I searched accross all Emacs Lisp files in Emacs Git repo, and found (goto-char (point-min)) occurs 3621 times and (goto-char 1) occurs 31 times. Personally, I see lots of (point-min) but none 1, even in many cases, it's 100% sure that the region is not narrowed. So here is my question: is (point-min) still preferred than 1 even in un-narrowed buffer?

I guess 1 is faster than (point-min), no mater how slight it is, because 1 is constant while (point-min) is a function call. Besides, 1 is much shorter than (point-min), 1 character v.s. 11 characters.

  • 2
    Can you provide an example where "it's 100% sure that the region is not narrowed'? I guess you mean immediately after widenning? Is that really "many cases"?
    – Omar
    Commented Nov 21, 2016 at 16:43
  • 1
    I always thought the buffer starts at 0...
    – omajid
    Commented Nov 21, 2016 at 17:16

3 Answers 3


How do you know that the buffer is not narrowed?

Unless you have widened it right before you called the function, you cannot be sure. Moreover, "great software" is often defined as "being used in ways the author has never envisioned" - so one should always be prepared for the unusual use of one's code.

Code readability is King

When you write (goto-char 1), the person reading the code (including you 6 months later) will spend precious brainpower thinking

  • "how do we know the buffer is not narrowed?" and
  • "is the first character 0 or 1?"

Basically, unless you have (widen) right before, you need a comment explaining why you are confident the buffer is not narrowed.

Cost is trivial

Unless you have profiled your code and found otherwise, a safe assumption is that the cost here will be trivial. Compared to all the other things ELisp does (network, disk access, even string matching), (point-min) will not have a meaningful cost (and might even be cheaper, see Stefan's answer).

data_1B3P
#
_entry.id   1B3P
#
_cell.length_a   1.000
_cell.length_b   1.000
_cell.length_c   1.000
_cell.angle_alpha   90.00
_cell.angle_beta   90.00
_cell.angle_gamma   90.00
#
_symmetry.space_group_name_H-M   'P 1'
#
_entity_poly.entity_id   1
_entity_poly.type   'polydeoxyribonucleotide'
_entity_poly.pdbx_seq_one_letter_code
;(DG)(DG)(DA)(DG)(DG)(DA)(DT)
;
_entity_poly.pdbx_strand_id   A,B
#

• 2
    +1, especially for emphasizing taking possible use in unexpected ways, and possible reuse in other contexts. A function that uses point-min is typically more general than one that uses 1 - it typically can work whether or not the region is narrowed.
    – Drew
    Commented Nov 21, 2016 at 21:38

To complement sds's answer (with which I fully agree), despite appearances, (point-min) can be more efficient than 1. In terms of execution speed, my tests don't see any measurable difference, but in terms of size:

ELISP> (byte-compile '(lambda () (goto-char (point-min))))
#[nil "eb\207" [] 1]

ELISP> (byte-compile '(lambda () (goto-char 1)))
#[nil "\300b\207" [1] 1]


That's because point-min has its own byte-code, and is hence encoded and executed very efficiently compared to other function calls.

Of course, another reason for me to use point-min is that I consider the historical choice of 1 to be a mistake (buffers should have started at 0).

  • 2
    The reason you give is only that the byte code for point-min is slightly smaller? Seems like a pretty paltry reason. Why attach importance to that? Or maybe your answer was really meant as a comment, to just correct the assumption that one is more performant than the other or that 1 results in smaller byte code?
    – Drew
    Commented Nov 21, 2016 at 21:36

I use "1" rather than (point-min) when I want to be clear that the code is not intended to be used on a narrowed buffer. The (widen) might have been done one or six lines up, but it could also have happened in some other function.

The cost of calling (point-min) and referencing the memory is higher, but not enough to matter, even in a loop.

(goto-char 1) is a perfectly good idiom that all elisp programmers should understand.

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